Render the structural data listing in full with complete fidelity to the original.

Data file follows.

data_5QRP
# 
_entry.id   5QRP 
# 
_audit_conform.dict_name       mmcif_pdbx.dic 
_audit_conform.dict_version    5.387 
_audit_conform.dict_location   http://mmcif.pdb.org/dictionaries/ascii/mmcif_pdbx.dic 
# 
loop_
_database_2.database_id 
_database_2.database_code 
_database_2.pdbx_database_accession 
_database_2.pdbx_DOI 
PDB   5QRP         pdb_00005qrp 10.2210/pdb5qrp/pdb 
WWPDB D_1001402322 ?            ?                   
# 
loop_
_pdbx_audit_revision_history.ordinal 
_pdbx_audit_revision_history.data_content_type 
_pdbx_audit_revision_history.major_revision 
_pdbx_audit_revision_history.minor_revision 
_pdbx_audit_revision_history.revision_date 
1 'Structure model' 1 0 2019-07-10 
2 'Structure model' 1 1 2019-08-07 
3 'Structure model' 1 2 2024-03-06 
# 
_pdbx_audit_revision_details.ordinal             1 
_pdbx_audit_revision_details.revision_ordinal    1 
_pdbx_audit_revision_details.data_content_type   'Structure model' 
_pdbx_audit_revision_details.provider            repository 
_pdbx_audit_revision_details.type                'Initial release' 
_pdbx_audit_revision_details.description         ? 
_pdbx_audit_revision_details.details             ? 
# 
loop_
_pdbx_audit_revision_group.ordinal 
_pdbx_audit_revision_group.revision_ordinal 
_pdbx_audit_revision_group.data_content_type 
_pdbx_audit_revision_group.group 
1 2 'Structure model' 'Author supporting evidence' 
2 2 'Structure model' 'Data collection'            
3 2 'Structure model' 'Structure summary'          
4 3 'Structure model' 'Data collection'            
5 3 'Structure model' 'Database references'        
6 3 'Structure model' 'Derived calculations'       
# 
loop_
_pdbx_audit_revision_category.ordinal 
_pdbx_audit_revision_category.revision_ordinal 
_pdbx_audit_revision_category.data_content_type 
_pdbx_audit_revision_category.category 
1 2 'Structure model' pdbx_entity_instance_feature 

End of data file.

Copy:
data_5QRP
# 
_entry.id   5QRP 
# 
_audit_conform.dict_name       mmcif_pdbx.dic 
_audit_conform.dict_version    5.387 
_audit_conform.dict_location   http://mmcif.pdb.org/dictionaries/ascii/mmcif_pdbx.dic 
# 
loop_
_database_2.database_id 
_database_2.database_code 
_database_2.pdbx_database_accession 
_database_2.pdbx_DOI 
PDB   5QRP         pdb_00005qrp 10.2210/pdb5qrp/pdb 
WWPDB D_1001402322 ?            ?                   
# 
loop_
_pdbx_audit_revision_history.ordinal 
_pdbx_audit_revision_history.data_content_type 
_pdbx_audit_revision_history.major_revision 
_pdbx_audit_revision_history.minor_revision 
_pdbx_audit_revision_history.revision_date 
1 'Structure model' 1 0 2019-07-10 
2 'Structure model' 1 1 2019-08-07 
3 'Structure model' 1 2 2024-03-06 
# 
_pdbx_audit_revision_details.ordinal             1 
_pdbx_audit_revision_details.revision_ordinal    1 
_pdbx_audit_revision_details.data_content_type   'Structure model' 
_pdbx_audit_revision_details.provider            repository 
_pdbx_audit_revision_details.type                'Initial release' 
_pdbx_audit_revision_details.description         ? 
_pdbx_audit_revision_details.details             ? 
# 
loop_
_pdbx_audit_revision_group.ordinal 
_pdbx_audit_revision_group.revision_ordinal 
_pdbx_audit_revision_group.data_content_type 
_pdbx_audit_revision_group.group 
1 2 'Structure model' 'Author supporting evidence' 
2 2 'Structure model' 'Data collection'            
3 2 'Structure model' 'Structure summary'          
4 3 'Structure model' 'Data collection'            
5 3 'Structure model' 'Database references'        
6 3 'Structure model' 'Derived calculations'       
# 
loop_
_pdbx_audit_revision_category.ordinal 
_pdbx_audit_revision_category.revision_ordinal 
_pdbx_audit_revision_category.data_content_type 
_pdbx_audit_revision_category.category 
1 2 'Structure model' pdbx_entity_instance_feature 